By: Darius Thornton
Well, ladies and gentlemen, it’s about that time of the year again. After a long four-month absence, an entire offseason of both expected and completely unexpected transactions, speculation, and hype, the NBA season is finally upon us. Things kicked off Tuesday night, with the defending champion Toronto Raptors defeating the New Orleans Pelicans, 130-122 on the same night they received their championship rings. The night was capped off by the Los Angeles Clippers getting the better of their crosstown rivals, the Los Angeles Lakers, 112-102. The opening week represents a fresh start for all 30 teams. This season, in particular, has garnered much excitement because the cosmic scales have seemingly shifted back to parity, with the departure of Kevin Durant from the Golden State Warriors. For the first time in three years, the result of the Finals is not a forgone conclusion in the eyes of many fans. With that being said, I will try my hand at predicting several facets of the season, from the individual performance awards, to some of the most underlooked teams, to this year’s NBA champions. We’ll see how stupid I look at the season’s end in June.
Rookie of the Year
Zion Williamson. Yes, I’m on the hype train, just like everyone else, but can you blame me? The 6’7”, 280-pound first overall pick out of Duke is literally a freak of nature in every sense of the word. A never before seen combination of size, speed, athleticism and pure power. During the preseason, he averaged 23 points, six rebounds and two assists on an absurd, 71% from the field. Granted, preseason is just preseason, but if he can even somewhat replicate those numbers during the season, he will easily claim the award. However, with the news that he will be out for the first six to eight weeks of the season, a tiny window of opportunity has opened for other rookies, such as second overall pick and Memphis Grizzlies point guard Ja Marant and Miami Heat standout shooting guard Tyler Herro. If one or both of them do enough to raise some serious eyebrows while Zion is out or finding his footing, this race could end up a whole lot tougher than people anticipate. Overall, it’s still Zion’s race to lose. Though I wouldn’t sleep on Carsen Edwards of the Boston Celtics either, he also lit it up during the preseason.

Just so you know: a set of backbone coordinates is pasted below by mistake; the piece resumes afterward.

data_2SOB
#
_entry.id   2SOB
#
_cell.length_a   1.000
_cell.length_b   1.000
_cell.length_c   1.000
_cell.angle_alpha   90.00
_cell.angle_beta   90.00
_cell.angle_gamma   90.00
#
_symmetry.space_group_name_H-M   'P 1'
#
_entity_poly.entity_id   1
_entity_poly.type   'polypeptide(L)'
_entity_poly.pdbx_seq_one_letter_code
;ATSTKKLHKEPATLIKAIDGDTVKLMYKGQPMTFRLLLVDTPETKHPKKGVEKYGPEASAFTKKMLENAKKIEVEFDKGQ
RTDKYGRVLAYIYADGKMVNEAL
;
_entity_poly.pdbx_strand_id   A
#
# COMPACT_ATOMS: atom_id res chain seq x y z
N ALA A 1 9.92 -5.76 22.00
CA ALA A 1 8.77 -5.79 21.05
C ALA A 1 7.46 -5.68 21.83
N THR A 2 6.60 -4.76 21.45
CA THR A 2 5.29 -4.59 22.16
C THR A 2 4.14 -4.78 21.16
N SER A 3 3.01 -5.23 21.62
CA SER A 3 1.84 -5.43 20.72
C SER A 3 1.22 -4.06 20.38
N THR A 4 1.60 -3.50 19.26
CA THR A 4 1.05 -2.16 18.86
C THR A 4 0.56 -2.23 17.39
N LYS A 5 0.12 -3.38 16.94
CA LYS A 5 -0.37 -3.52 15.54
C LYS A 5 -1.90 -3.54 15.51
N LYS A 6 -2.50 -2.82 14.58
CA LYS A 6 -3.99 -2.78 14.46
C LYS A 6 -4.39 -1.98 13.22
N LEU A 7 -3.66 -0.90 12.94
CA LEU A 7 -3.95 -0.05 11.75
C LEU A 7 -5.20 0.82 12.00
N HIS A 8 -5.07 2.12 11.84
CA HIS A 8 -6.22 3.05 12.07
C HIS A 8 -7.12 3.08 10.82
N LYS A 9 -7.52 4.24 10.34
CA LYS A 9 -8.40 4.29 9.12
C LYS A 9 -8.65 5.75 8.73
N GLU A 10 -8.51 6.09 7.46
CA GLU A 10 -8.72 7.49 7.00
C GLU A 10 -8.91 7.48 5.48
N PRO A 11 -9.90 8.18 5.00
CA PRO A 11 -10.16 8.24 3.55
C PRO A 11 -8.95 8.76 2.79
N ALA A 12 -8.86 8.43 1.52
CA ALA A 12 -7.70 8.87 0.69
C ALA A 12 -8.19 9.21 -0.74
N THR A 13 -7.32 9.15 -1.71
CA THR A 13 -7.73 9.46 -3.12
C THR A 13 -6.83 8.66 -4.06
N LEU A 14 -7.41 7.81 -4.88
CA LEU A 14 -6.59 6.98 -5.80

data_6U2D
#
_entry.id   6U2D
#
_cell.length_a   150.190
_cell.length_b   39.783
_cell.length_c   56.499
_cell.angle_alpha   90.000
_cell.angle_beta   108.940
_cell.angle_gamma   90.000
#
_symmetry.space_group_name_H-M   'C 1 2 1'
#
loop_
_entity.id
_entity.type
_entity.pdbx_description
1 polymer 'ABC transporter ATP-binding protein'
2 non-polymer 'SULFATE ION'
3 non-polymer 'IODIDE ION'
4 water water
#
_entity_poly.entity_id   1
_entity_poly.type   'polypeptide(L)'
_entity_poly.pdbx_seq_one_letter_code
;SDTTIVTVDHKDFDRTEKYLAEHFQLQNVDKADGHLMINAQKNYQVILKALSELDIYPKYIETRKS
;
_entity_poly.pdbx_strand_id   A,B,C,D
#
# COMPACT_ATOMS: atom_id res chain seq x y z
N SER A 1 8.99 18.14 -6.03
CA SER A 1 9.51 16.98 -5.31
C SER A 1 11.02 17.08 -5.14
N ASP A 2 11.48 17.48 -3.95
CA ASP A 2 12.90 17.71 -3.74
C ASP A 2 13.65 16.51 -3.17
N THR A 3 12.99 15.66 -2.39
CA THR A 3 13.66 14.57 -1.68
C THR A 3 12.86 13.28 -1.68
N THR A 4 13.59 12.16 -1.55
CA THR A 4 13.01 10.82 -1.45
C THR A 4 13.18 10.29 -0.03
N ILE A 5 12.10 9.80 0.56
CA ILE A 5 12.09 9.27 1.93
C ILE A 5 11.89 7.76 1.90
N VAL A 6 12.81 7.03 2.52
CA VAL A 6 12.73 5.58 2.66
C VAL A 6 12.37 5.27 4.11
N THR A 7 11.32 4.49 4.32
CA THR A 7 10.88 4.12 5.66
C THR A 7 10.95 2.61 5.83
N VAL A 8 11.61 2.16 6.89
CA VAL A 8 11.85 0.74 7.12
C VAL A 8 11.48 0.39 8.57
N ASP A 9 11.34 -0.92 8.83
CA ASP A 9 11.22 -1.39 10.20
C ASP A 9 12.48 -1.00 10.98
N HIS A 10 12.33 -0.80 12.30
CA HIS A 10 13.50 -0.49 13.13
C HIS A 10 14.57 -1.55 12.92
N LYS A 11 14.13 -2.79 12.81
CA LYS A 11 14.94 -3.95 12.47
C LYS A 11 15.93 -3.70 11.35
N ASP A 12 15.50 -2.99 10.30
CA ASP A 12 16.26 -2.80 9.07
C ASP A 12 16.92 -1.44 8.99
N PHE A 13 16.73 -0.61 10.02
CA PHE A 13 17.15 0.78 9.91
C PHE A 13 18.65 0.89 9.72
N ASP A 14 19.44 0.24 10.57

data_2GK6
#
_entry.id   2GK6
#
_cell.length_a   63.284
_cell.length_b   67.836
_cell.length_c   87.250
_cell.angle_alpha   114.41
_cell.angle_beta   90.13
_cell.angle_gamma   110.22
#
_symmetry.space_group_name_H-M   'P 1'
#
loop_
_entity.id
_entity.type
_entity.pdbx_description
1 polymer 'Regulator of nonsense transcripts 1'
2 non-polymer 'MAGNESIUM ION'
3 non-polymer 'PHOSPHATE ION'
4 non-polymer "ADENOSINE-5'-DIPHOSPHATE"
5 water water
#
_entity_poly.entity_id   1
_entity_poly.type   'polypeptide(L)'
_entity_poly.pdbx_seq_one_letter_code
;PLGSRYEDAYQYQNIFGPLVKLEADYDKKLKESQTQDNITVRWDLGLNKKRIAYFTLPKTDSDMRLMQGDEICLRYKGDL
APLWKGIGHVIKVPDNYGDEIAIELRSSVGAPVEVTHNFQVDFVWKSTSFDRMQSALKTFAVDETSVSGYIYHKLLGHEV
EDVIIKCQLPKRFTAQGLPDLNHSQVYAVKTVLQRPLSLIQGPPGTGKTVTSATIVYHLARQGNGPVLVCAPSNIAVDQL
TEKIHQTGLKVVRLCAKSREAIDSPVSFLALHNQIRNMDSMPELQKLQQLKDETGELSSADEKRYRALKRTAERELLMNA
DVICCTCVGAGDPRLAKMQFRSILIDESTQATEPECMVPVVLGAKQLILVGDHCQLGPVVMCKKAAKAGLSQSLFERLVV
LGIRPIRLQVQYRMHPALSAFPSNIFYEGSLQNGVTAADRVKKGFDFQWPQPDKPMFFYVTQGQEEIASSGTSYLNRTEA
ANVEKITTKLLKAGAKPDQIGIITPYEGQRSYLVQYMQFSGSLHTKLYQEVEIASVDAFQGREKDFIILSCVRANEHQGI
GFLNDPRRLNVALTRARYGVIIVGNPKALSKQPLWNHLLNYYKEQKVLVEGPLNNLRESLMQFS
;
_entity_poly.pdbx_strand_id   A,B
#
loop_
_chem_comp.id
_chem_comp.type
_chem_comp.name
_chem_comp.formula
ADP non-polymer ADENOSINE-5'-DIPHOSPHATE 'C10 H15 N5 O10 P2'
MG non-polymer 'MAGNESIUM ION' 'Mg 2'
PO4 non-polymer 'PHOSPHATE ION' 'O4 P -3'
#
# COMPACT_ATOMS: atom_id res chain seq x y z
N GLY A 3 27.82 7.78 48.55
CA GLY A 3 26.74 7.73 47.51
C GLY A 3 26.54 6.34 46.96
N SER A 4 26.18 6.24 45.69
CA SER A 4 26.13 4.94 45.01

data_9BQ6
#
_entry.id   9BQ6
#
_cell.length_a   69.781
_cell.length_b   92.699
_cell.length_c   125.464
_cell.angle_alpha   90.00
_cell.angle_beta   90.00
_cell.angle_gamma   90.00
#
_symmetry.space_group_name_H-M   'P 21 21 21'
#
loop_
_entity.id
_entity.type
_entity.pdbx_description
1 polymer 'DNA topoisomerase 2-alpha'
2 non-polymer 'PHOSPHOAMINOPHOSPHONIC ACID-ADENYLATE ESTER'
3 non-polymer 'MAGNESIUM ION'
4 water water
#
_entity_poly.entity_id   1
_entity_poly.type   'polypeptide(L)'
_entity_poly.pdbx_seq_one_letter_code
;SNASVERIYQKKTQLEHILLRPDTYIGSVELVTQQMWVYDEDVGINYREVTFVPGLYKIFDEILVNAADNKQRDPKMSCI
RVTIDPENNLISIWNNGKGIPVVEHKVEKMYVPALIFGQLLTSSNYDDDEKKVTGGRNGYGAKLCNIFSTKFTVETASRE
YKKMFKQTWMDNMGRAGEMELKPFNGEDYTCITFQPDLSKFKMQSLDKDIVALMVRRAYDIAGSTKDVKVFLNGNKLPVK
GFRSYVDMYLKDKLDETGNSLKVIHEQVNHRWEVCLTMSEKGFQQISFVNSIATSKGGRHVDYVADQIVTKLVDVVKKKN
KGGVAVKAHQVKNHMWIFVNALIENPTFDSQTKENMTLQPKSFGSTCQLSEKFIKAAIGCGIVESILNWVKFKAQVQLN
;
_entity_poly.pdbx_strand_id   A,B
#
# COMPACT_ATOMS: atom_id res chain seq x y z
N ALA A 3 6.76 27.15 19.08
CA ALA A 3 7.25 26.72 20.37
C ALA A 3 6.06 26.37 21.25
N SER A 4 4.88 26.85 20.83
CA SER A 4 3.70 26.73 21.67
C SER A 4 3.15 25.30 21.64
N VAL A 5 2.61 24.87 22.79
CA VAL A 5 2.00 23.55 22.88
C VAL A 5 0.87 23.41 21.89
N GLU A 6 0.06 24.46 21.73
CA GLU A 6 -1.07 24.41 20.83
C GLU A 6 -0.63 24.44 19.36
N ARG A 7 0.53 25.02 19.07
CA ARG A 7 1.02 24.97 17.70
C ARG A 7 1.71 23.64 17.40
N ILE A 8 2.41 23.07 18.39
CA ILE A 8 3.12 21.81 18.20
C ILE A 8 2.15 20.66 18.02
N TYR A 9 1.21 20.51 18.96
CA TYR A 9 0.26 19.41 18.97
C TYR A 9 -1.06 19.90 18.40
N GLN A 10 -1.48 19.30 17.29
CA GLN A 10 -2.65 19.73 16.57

Defensive Player of the Year
Rudy Gobert has won the award twice in a row, but he can he complete the hat trick? I don’t think so. Giannis Antetokounmpo, the “Greek Freak”, finished second in the race last year and I believe he will take it home this year. It’s rare anyone wins any award three times in a row, since the NBA likes to mix of their winners up every few years, due to voter fatigue, which is the tendency for voters to be tired of voting for the same person. Giannis has been close to winning for years and when voters see his name on the ballot, they’ll be clambering to flock to someone new.
Most Improved Player of the Year